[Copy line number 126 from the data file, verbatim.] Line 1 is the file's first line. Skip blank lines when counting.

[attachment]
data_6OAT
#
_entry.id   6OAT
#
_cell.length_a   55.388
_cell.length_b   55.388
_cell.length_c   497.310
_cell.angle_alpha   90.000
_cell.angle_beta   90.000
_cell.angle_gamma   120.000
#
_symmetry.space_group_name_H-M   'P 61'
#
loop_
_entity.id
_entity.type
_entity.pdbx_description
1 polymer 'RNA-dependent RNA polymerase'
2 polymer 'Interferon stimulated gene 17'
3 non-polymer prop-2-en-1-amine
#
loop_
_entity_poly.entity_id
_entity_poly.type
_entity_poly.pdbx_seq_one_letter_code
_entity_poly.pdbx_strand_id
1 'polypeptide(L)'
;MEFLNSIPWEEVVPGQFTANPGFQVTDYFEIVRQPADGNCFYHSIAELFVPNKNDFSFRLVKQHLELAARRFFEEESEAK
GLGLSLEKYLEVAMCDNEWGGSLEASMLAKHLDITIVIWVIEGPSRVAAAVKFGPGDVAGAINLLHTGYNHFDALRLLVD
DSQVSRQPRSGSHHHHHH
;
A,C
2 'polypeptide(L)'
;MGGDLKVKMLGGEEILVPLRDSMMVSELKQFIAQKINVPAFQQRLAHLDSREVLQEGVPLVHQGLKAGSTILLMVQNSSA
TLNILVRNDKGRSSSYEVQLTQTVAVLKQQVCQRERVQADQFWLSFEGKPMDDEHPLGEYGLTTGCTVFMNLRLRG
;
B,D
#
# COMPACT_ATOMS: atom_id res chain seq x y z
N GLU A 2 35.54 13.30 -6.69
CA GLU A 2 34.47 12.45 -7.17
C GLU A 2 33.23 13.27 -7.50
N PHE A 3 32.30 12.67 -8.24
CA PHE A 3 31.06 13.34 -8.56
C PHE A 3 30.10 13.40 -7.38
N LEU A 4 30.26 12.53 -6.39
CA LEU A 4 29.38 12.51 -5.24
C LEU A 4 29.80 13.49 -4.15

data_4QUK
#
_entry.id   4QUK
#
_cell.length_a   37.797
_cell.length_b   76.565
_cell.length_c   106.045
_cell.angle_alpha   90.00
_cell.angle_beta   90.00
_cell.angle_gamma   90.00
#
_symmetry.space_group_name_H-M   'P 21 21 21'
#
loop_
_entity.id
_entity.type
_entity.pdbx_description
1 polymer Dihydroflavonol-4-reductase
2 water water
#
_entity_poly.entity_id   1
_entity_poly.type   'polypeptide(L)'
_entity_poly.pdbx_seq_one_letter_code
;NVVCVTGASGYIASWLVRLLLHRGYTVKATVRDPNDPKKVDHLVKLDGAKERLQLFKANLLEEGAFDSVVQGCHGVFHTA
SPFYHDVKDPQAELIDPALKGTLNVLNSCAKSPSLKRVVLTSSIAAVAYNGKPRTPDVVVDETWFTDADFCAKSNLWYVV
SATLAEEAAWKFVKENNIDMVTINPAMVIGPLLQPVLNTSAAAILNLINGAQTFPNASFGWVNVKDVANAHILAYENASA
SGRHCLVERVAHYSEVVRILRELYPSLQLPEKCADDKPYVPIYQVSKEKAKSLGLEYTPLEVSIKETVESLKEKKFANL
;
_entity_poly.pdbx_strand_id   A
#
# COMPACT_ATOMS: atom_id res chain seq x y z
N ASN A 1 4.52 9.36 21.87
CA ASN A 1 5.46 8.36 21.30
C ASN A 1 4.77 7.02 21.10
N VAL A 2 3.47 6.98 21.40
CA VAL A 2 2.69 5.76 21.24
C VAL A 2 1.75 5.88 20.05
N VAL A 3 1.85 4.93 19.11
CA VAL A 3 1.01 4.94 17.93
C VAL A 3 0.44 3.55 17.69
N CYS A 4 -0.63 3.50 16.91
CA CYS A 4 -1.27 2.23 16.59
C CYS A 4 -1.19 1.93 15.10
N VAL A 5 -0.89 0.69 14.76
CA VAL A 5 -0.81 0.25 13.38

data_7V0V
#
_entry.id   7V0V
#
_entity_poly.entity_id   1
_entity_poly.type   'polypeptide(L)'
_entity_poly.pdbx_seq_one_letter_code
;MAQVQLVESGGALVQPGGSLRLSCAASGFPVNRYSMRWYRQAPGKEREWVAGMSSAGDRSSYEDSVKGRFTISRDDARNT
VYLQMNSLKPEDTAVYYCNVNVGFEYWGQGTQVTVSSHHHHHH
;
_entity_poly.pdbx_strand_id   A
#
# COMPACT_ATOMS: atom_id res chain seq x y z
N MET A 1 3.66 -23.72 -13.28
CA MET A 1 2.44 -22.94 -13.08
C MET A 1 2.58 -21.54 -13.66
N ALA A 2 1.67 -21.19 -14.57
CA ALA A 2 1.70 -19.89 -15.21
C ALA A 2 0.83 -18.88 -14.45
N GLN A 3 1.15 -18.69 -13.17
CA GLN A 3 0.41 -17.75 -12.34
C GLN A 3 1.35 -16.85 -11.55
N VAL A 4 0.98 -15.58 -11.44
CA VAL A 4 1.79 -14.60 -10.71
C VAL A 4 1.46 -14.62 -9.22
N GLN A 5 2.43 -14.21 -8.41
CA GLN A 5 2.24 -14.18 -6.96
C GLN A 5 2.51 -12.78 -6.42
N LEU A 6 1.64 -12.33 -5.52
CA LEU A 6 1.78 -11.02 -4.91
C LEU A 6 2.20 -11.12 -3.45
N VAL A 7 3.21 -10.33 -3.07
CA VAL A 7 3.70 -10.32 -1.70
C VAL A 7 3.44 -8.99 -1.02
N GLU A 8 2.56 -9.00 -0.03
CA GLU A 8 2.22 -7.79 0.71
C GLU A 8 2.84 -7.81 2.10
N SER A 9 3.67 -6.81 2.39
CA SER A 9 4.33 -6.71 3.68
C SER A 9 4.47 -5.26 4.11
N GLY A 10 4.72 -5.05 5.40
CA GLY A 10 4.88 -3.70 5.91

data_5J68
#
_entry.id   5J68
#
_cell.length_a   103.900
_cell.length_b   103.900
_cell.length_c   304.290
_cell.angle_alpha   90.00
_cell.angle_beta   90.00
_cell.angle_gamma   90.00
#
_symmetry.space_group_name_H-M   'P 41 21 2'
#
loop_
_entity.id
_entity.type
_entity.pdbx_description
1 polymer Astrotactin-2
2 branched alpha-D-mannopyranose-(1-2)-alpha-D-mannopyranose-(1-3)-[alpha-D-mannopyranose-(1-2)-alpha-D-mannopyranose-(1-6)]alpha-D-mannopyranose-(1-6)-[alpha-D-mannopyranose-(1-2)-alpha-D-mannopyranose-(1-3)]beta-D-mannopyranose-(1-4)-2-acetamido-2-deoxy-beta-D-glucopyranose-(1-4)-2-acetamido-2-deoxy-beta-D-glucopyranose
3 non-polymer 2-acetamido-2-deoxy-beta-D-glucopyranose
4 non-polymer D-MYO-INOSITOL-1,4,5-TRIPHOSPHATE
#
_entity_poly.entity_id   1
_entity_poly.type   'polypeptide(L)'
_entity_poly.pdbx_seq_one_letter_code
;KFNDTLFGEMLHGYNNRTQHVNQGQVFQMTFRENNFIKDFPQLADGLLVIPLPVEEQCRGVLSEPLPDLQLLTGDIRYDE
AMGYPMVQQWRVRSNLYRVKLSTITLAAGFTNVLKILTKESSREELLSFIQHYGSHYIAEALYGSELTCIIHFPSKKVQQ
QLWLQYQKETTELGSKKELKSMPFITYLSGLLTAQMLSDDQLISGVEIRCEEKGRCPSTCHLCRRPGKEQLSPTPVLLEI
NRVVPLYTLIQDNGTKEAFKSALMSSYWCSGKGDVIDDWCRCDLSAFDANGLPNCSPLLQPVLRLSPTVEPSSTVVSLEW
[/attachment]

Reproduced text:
CA VAL A 7 3.70 -10.32 -1.70